Wonder Boy Anniversary Collection gets a lot right. It features six great titles in the series, with complete region variations and all their alternate console ports, from arcade to SG-1000, to Master System, Mega Drive, and Game Gear — 21 titles in total. It has a bevy of in-game options for finely tweaking the image with CRT filters, screen curvatures, mask ratios, and just about everything else one might desire to recreate the look of an ancient, nigh-on blown-out TV screen. You can also utilise rewind features and access save states and in-game maps if you feel no guilt about cheating your way through many of the game’s labyrinths.

The package includes Wonder Boy, Wonder Boy in Monster Land, Wonder Boy III: Monster Lair, Monster World II: The Dragon’s Trap, Monster World III, and Monster World IV, the latter two being salient Mega Drive entries among a series of generally excellent games. Presentation is simplistic, but fine, with wallpaper for 4:3 aspect ratios and some nice music accompanying the menus. There’s even an enormous gallery section absolutely stuffed with everything from concept art to arcade flyers, accompanying soundtrack options, and more.

Want to know what really grinds our gears, though? Eight months ago we reviewed Wonder Boy Collection, citing a decent package but criticising content held back for the Strictly Limited Games physical release. Well, now all that content is here, adding back the two missing games (Wonder Boy III and The Dragon’s Trap) and all the console variations. To quote our conclusion, “It’s totally feasible on current-gen hardware to include every Wonder Boy title, on every platform, with every region variation, rather than limiting the standard production to a nicely curated but somewhat meagre selection of four.”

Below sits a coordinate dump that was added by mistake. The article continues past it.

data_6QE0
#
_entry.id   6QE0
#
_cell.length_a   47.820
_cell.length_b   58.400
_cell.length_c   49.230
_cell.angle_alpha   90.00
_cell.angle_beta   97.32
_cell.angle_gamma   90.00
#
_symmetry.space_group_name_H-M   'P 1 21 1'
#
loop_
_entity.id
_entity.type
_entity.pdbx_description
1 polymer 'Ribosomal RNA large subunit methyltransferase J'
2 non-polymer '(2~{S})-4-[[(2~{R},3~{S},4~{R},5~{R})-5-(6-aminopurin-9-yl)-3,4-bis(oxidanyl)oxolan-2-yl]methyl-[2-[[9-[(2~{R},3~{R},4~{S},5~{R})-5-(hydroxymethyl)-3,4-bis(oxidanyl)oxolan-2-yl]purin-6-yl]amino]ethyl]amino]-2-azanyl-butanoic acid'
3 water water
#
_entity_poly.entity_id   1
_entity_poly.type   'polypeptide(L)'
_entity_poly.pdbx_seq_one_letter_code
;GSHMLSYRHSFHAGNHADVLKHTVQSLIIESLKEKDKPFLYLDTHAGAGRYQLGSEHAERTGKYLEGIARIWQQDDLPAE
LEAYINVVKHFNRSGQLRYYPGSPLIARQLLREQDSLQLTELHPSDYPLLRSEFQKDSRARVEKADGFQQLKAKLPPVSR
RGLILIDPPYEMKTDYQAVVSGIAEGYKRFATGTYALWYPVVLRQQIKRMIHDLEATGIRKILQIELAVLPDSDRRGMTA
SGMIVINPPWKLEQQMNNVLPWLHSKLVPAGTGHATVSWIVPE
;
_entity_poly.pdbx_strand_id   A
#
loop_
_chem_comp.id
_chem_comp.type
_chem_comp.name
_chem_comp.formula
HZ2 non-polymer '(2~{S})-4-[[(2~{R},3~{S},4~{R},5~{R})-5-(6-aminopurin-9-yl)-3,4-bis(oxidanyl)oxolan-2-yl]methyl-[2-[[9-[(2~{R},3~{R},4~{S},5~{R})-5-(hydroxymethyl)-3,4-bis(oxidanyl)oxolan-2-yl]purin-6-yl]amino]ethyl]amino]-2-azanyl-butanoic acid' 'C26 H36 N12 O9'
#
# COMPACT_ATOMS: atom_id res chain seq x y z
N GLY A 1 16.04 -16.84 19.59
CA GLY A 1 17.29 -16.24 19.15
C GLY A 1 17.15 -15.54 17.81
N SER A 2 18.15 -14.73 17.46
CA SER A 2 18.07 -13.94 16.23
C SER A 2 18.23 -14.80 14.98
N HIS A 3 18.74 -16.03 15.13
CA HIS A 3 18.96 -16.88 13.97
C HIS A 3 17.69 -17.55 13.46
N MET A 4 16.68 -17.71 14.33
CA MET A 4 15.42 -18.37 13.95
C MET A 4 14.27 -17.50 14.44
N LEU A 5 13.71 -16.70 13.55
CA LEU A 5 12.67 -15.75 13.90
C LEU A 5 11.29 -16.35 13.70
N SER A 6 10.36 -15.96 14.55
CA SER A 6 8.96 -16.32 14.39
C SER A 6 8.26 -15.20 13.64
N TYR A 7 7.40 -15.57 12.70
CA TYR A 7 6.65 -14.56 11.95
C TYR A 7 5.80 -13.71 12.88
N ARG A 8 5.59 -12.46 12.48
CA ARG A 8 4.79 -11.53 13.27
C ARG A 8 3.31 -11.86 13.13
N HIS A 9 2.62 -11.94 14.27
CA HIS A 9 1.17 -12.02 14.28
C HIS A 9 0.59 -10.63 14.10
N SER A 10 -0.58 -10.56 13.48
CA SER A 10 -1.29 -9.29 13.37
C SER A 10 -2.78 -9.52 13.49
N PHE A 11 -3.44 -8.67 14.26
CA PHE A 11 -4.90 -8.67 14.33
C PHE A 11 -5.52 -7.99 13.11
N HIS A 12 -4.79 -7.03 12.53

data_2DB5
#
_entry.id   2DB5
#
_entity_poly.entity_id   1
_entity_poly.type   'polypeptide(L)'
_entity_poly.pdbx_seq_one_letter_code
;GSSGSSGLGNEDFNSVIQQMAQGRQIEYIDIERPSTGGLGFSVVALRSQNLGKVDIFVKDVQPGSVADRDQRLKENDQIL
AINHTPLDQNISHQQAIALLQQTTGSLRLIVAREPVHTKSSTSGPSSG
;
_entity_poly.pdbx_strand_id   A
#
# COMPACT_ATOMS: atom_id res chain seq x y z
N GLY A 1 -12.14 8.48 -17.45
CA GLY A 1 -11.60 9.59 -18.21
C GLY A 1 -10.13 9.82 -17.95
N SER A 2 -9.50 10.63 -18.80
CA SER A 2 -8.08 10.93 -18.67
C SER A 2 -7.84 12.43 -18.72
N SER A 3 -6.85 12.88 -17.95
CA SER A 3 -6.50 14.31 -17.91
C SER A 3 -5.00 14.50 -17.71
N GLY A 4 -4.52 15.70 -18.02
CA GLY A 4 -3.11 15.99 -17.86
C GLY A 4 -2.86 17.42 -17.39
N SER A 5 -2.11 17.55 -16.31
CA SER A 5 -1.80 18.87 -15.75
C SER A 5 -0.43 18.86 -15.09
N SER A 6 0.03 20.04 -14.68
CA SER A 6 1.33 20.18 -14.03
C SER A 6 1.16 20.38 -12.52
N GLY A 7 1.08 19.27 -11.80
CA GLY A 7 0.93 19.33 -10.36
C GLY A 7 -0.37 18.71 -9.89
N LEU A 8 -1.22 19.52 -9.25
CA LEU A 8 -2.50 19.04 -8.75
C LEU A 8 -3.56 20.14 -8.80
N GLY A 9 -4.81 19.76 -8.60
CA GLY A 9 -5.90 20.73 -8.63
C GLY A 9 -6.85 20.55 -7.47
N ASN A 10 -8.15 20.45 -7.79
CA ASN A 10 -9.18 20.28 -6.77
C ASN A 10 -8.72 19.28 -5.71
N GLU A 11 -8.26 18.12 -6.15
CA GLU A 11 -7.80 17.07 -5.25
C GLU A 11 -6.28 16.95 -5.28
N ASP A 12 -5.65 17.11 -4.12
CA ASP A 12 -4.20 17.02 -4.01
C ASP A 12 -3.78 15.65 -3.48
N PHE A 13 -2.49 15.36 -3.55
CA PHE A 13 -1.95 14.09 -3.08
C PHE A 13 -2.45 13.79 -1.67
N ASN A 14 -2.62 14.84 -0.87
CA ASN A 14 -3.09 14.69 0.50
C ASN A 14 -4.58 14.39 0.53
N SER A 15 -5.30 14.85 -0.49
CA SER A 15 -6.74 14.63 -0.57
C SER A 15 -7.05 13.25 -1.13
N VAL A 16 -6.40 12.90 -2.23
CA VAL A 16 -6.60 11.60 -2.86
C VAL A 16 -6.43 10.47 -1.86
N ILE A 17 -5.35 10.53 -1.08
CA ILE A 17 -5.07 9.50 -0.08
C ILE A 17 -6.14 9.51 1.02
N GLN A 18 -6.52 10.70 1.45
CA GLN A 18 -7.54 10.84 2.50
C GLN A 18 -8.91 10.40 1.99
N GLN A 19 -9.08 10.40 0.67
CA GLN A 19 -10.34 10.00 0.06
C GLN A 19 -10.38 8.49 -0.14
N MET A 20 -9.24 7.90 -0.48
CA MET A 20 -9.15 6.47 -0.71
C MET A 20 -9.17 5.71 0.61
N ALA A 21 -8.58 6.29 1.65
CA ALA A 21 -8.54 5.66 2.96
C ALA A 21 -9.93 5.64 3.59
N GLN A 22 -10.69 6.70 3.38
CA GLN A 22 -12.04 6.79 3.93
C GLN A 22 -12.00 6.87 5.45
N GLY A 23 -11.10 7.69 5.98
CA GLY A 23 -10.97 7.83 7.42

So, if you shelled out your hard-earned cash for that collection, you are now the proud owner of an inferior package less than a year down the line. Additionally, if you overspent on a physical ‘Strictly Limited’ copy, you might feel none too pleased that it’s no longer strictly limited whatsoever.

The final nail in the coffin, though, of this poorly conceived marketing exercise, is that you can own this, the comprehensive ‘Anniversary’ collection, in digital format, for the grand total of $50. Yes, you read that right: fifty dollars. For many fans, you no doubt own these games in some form or another already, since they’ve been released multiple times over the decades on various platforms. For that princely sum you would have to be an absolute Wonder Boy die-hard to consider it — and digital die-hards will have doubtless purchased the previous collection, meaning you'll be doubling up if you want the full set. Oddly enough, there are listings for the physical release online that are selling for $10 less, not including shipping.

Based on these circumstances, our appraisal is a difficult task. If we were tallying solely based on the content of the package, it would do well. If price isn’t an issue and you didn’t purchase the previous release already, you can add three digits to the scoreline, as this is certainly the superior of the two collections. But our primary job as reviewers is to provide information that helps you decide on how to spend your disposable income - income you’ve no doubt worked very hard to accrue. Since the entire release structure and its exploitative nature is so distasteful, however, we feel genuinely loathed to award a lofty score that indicates glowing praise.